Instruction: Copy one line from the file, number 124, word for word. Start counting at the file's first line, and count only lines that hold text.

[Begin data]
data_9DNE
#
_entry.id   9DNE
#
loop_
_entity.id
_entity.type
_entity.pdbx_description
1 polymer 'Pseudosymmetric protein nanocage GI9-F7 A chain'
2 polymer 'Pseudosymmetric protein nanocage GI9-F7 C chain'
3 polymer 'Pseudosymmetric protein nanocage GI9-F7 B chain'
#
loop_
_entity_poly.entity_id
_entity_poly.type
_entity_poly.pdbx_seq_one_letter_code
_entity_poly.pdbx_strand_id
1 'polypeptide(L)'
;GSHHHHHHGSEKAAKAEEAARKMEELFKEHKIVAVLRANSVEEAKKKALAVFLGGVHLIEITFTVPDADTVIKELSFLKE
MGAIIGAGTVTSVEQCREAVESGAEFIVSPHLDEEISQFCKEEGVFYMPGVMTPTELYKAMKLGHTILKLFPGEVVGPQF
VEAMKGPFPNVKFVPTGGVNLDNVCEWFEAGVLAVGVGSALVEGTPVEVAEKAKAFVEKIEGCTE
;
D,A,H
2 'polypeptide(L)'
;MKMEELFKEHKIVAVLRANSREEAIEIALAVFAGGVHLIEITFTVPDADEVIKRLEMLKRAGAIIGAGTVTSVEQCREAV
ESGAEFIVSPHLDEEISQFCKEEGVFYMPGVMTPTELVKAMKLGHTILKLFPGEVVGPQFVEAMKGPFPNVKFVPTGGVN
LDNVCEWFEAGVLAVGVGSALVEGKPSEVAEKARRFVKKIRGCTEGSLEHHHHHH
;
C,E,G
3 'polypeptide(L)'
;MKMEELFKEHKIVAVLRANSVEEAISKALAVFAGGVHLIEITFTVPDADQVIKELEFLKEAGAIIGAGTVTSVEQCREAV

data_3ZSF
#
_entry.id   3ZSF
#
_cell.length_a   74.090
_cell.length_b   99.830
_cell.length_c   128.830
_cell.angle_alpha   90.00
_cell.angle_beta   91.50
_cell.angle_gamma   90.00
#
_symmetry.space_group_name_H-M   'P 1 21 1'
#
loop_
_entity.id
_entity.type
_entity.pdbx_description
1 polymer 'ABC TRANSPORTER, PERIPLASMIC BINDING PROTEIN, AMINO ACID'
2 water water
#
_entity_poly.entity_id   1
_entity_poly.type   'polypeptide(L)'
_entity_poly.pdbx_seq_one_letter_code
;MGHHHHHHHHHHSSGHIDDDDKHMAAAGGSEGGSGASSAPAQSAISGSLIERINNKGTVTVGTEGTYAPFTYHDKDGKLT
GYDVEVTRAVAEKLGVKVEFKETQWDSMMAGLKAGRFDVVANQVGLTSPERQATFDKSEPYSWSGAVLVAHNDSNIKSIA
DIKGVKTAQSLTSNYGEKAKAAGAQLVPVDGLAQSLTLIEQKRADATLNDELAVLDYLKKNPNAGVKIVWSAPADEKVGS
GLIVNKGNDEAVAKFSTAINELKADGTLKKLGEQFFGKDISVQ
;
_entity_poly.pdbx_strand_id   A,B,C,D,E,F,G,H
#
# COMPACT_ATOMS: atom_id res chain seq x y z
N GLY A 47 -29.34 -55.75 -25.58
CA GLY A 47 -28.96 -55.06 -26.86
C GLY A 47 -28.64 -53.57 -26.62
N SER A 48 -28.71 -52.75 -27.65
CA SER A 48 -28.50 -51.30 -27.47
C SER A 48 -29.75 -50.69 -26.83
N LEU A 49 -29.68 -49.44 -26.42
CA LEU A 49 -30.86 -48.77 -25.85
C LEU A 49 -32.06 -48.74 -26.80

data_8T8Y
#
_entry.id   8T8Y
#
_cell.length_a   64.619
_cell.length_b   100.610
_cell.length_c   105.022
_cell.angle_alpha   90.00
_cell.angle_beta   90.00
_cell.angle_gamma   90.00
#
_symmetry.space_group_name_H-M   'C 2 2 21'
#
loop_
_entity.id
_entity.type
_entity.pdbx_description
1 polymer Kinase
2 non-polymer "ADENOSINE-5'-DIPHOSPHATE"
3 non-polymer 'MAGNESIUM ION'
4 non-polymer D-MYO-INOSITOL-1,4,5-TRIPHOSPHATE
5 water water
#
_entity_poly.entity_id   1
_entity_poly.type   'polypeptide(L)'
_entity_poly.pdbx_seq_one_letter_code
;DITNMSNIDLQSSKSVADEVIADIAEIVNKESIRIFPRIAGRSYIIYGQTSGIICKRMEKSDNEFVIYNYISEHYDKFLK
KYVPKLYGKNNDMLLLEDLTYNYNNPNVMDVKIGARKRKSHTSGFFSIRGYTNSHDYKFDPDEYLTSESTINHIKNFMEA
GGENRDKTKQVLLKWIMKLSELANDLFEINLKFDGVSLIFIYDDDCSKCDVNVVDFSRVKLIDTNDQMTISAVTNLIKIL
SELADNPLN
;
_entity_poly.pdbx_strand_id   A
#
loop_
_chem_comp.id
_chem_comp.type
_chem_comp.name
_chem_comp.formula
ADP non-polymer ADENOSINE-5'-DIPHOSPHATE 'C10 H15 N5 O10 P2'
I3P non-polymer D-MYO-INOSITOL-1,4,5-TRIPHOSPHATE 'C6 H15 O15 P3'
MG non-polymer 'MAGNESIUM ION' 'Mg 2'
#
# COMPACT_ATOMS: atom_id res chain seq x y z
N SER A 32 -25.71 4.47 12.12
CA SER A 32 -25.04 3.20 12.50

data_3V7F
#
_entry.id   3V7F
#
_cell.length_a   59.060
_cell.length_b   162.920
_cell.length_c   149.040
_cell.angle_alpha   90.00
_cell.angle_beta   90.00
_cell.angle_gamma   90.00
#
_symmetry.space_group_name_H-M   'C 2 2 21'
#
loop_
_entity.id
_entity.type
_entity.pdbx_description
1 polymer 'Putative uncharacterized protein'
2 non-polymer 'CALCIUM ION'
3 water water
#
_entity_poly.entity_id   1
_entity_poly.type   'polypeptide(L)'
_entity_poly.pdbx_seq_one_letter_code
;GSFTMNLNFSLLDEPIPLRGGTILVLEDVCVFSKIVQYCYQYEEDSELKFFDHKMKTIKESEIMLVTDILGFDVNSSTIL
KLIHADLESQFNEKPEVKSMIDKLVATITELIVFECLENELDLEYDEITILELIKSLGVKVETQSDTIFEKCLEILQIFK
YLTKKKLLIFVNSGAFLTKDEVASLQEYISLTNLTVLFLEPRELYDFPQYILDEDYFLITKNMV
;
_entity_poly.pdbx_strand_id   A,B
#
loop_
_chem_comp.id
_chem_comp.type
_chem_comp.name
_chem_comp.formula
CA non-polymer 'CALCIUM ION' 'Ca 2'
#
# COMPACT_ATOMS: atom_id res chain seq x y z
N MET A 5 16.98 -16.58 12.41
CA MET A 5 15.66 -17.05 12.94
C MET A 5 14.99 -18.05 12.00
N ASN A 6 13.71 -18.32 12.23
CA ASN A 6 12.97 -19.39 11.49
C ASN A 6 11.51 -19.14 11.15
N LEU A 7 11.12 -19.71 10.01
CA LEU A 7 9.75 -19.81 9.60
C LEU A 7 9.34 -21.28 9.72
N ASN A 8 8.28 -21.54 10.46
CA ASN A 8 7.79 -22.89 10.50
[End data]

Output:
_cell.angle_alpha   90.00